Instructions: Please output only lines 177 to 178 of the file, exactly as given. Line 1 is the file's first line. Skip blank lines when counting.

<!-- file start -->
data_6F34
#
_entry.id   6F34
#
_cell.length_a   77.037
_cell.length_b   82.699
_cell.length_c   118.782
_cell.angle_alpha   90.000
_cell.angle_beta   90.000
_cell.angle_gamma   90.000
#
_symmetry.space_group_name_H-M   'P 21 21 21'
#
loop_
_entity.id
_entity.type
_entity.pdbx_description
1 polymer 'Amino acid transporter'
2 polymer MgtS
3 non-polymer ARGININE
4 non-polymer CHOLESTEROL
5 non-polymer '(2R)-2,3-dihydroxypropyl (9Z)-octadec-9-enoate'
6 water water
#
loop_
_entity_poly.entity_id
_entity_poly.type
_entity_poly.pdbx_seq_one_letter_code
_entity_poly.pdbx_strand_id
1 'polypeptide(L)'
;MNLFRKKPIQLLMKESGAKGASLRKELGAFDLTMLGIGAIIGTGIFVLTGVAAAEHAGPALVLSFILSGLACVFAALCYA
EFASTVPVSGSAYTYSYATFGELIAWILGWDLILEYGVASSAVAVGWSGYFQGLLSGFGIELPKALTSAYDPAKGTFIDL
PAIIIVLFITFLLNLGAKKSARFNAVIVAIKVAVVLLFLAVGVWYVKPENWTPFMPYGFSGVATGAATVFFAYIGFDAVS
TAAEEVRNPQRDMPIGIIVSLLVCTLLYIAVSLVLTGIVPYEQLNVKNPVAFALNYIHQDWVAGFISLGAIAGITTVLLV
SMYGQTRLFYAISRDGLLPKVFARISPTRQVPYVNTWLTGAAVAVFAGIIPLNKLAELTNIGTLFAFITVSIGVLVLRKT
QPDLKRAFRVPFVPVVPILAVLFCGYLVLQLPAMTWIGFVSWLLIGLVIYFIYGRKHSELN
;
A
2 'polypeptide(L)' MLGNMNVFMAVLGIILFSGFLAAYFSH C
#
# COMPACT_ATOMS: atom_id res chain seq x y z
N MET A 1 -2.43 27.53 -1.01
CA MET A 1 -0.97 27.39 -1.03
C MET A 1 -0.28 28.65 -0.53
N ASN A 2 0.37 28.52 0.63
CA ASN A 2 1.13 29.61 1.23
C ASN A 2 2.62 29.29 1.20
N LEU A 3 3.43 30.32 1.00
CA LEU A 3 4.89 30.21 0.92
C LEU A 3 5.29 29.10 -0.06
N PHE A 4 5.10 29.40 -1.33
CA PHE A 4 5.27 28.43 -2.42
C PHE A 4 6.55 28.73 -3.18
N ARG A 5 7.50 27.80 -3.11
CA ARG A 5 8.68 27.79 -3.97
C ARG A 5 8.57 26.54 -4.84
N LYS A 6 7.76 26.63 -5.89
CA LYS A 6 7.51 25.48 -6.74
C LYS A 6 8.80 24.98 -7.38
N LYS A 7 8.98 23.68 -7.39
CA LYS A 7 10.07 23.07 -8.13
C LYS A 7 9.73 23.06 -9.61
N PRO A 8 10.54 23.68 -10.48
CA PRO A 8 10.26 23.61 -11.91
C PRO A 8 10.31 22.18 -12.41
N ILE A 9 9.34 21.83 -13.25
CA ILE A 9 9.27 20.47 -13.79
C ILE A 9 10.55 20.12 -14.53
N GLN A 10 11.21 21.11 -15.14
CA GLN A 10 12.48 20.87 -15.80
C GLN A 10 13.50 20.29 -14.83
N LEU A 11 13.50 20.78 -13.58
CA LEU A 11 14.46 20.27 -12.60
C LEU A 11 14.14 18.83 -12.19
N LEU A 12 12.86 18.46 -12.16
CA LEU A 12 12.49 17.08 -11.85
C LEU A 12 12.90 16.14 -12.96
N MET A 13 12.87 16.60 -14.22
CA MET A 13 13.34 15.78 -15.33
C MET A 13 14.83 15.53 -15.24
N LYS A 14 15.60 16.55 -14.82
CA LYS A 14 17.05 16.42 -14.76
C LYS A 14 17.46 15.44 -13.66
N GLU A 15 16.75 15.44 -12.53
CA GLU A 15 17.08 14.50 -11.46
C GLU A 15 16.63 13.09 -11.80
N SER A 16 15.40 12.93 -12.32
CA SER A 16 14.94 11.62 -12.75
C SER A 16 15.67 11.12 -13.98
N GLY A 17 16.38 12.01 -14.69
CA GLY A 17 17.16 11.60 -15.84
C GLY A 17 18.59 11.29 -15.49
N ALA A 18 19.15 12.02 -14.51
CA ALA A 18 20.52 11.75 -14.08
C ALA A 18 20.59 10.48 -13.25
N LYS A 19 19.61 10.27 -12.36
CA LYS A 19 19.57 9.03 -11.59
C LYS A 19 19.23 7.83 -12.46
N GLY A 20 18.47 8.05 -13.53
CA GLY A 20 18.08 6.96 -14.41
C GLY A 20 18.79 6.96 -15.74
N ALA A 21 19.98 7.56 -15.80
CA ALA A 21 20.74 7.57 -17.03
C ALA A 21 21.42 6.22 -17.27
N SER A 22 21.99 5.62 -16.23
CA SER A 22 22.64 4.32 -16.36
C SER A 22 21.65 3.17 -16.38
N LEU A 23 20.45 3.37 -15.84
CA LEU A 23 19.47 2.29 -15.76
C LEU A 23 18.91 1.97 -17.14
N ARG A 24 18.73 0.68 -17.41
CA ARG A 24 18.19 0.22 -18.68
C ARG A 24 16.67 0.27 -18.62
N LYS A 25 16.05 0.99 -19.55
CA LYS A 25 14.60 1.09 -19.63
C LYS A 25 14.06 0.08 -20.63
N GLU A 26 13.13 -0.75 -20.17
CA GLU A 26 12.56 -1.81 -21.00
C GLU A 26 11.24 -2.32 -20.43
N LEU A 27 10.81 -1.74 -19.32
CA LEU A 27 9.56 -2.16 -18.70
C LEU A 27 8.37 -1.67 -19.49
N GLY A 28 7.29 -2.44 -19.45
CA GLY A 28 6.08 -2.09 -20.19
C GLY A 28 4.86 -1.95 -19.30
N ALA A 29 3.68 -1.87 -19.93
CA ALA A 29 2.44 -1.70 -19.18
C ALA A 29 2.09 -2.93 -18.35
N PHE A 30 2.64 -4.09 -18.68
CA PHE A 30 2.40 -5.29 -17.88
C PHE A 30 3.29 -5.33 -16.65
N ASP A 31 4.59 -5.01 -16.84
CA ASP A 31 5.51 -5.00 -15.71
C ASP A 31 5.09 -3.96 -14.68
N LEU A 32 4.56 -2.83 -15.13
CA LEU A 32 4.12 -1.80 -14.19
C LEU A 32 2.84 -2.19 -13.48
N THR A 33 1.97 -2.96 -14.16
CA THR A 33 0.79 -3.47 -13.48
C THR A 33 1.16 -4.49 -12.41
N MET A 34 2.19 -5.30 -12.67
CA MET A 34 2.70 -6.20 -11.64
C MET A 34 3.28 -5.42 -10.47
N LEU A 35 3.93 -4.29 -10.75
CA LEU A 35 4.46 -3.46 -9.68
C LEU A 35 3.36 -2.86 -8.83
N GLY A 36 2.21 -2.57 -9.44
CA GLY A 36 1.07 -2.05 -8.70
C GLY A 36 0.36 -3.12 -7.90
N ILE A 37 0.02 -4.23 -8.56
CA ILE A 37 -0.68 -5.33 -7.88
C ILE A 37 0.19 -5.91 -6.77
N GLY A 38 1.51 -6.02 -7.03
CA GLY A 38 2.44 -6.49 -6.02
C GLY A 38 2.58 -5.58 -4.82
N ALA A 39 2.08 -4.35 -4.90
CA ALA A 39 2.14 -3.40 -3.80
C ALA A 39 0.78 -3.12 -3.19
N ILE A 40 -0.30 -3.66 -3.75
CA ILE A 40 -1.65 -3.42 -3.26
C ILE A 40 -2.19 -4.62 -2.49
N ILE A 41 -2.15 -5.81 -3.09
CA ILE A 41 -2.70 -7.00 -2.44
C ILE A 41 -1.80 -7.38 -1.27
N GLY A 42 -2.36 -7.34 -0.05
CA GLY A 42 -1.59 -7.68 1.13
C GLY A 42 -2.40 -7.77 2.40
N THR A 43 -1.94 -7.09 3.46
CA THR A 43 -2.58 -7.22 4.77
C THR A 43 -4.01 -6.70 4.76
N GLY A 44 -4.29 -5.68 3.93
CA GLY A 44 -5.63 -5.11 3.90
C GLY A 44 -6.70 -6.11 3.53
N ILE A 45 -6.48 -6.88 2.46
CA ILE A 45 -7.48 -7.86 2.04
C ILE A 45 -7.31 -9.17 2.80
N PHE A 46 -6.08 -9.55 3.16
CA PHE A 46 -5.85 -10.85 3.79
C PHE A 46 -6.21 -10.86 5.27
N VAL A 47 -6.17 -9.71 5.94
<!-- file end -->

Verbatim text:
N PHE A 46 -6.08 -9.55 3.16
CA PHE A 46 -5.85 -10.85 3.79